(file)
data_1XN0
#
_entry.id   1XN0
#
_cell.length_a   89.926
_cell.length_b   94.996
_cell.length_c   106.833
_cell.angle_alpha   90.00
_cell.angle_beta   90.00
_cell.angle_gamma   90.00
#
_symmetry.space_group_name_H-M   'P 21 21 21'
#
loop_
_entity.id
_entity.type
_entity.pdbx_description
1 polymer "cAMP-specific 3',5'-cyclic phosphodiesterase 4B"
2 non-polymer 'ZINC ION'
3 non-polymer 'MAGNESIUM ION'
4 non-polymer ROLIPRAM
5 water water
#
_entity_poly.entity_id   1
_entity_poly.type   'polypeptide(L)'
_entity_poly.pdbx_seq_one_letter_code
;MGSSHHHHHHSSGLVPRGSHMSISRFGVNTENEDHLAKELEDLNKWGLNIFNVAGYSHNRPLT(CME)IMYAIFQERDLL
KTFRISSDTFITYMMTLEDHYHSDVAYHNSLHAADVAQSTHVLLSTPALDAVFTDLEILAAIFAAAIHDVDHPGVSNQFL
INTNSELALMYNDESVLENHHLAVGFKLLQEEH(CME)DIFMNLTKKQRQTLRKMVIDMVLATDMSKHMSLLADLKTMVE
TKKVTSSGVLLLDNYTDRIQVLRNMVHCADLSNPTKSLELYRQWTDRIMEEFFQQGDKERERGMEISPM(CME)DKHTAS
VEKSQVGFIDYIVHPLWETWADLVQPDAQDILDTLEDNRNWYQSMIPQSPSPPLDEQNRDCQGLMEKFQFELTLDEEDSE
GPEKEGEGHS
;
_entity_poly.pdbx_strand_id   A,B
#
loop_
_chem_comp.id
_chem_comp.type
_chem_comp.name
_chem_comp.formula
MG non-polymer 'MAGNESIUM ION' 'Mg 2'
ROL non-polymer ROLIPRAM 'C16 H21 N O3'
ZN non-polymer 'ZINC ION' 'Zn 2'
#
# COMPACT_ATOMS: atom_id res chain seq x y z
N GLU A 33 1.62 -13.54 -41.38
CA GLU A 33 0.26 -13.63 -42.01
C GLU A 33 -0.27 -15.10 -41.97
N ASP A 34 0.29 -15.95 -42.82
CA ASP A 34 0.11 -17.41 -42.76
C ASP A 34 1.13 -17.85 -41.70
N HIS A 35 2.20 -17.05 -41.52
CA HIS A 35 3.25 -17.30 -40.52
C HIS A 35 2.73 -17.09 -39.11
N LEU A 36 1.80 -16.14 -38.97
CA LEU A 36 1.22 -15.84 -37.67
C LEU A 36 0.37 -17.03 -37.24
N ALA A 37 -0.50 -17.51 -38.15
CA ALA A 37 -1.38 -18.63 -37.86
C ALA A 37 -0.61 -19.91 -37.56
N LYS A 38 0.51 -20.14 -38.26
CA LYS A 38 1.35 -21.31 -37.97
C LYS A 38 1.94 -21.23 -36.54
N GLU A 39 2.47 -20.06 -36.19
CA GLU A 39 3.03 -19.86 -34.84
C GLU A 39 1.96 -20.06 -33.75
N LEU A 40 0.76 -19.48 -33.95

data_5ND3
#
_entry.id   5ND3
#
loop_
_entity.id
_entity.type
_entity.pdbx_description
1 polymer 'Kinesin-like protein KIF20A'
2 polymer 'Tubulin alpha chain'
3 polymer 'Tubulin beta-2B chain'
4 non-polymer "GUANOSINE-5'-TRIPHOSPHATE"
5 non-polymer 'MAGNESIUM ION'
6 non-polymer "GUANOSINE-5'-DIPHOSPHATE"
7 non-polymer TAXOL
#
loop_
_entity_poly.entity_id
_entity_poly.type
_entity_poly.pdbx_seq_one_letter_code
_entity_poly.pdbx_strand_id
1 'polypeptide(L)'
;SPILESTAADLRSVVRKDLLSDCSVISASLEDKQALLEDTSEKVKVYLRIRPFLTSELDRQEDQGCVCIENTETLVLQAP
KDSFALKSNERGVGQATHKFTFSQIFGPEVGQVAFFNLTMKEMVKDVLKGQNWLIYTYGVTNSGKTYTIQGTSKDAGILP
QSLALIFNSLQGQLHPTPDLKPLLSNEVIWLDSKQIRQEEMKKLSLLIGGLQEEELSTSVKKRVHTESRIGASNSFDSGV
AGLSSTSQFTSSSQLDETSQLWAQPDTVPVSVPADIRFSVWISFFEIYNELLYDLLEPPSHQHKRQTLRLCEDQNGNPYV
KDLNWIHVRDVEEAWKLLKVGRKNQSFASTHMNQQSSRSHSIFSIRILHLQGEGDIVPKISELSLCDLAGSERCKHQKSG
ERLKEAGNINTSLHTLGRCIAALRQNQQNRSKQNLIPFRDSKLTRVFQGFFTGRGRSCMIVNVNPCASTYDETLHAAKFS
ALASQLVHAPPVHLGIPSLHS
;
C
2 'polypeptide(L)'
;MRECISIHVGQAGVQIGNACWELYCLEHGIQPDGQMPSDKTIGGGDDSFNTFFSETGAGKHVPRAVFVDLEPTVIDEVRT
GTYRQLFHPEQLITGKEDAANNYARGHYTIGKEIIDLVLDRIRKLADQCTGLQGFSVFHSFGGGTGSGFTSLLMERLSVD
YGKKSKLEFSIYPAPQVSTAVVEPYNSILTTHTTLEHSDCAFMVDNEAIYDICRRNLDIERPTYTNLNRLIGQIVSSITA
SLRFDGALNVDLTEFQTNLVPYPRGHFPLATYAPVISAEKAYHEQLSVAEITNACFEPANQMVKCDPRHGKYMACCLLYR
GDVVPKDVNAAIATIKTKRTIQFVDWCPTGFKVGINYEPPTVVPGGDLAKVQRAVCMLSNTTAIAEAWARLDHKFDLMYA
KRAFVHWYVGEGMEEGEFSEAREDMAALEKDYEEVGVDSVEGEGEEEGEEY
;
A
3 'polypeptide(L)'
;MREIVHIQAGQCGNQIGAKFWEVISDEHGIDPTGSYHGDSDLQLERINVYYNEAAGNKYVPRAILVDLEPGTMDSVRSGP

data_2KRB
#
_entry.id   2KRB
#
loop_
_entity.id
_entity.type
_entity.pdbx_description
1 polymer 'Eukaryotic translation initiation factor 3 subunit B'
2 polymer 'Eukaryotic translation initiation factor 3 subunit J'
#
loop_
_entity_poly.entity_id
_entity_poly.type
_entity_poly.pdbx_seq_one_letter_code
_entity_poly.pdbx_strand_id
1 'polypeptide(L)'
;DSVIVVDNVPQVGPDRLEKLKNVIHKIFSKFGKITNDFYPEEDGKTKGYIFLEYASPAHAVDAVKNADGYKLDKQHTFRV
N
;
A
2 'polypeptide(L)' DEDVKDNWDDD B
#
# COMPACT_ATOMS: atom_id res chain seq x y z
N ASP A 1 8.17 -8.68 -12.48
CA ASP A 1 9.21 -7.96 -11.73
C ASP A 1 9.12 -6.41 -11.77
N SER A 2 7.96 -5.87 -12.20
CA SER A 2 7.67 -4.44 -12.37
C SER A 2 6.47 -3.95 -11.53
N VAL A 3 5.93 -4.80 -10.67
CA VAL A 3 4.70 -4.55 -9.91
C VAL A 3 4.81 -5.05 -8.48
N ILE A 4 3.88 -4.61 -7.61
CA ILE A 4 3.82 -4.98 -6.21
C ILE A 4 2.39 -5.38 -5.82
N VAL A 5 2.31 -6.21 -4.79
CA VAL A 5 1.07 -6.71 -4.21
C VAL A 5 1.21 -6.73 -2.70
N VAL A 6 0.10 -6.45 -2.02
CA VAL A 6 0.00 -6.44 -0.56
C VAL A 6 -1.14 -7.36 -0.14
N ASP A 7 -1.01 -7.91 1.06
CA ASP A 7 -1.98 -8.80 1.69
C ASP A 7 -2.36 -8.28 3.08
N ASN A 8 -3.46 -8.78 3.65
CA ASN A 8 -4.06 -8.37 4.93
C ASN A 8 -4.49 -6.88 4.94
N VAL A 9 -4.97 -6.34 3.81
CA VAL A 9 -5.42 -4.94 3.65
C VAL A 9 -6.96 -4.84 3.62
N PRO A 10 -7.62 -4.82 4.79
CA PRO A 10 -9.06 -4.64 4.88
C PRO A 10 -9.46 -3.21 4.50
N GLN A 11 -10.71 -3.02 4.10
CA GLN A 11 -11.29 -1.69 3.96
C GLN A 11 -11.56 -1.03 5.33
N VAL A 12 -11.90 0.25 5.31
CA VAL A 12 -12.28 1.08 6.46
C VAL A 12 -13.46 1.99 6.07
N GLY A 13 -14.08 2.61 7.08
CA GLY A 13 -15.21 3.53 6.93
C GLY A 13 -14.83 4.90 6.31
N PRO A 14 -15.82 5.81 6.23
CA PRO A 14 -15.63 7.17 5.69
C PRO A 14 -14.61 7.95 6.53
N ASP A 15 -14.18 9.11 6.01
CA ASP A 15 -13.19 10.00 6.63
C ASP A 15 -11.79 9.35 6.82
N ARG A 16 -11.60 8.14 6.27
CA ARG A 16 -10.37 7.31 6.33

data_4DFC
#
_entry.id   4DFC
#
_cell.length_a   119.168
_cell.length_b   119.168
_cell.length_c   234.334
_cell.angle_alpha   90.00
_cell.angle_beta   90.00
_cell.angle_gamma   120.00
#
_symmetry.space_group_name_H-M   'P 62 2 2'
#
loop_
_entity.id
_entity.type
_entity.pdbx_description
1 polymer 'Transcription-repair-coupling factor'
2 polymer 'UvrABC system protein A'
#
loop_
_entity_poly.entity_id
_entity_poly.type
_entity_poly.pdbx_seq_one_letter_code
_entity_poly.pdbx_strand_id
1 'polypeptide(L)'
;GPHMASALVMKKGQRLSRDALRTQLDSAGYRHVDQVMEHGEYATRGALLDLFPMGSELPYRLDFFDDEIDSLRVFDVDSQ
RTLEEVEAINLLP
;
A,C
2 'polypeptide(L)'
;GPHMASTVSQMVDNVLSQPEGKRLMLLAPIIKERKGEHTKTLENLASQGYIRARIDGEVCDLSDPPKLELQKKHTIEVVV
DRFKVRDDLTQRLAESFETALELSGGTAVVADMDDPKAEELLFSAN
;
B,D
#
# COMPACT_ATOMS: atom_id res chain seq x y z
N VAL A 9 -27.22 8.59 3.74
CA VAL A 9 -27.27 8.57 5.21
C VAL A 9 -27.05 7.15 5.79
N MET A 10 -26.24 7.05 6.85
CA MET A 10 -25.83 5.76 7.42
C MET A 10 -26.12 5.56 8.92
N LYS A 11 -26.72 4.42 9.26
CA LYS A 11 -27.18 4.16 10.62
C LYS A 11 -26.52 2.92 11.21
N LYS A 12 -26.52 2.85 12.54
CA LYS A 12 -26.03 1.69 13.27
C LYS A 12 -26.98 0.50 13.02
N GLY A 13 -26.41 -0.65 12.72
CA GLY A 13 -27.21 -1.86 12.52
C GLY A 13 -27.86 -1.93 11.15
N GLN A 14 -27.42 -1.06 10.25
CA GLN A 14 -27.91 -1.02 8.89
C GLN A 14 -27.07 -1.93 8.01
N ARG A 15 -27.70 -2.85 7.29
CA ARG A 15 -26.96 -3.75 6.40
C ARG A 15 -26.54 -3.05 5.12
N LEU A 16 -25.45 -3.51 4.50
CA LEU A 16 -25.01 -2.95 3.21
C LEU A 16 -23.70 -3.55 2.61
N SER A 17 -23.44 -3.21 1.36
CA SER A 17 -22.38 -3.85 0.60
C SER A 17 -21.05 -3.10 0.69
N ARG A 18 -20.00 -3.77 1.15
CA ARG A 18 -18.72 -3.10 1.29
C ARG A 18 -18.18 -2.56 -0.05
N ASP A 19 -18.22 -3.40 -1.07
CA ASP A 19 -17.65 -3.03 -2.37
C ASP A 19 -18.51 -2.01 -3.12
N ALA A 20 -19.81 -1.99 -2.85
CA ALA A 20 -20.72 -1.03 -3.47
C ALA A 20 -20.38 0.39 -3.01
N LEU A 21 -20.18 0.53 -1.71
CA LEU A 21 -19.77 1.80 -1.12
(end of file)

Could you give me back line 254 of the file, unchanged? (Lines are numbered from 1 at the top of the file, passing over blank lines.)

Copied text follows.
N LEU A 21 -20.18 0.53 -1.71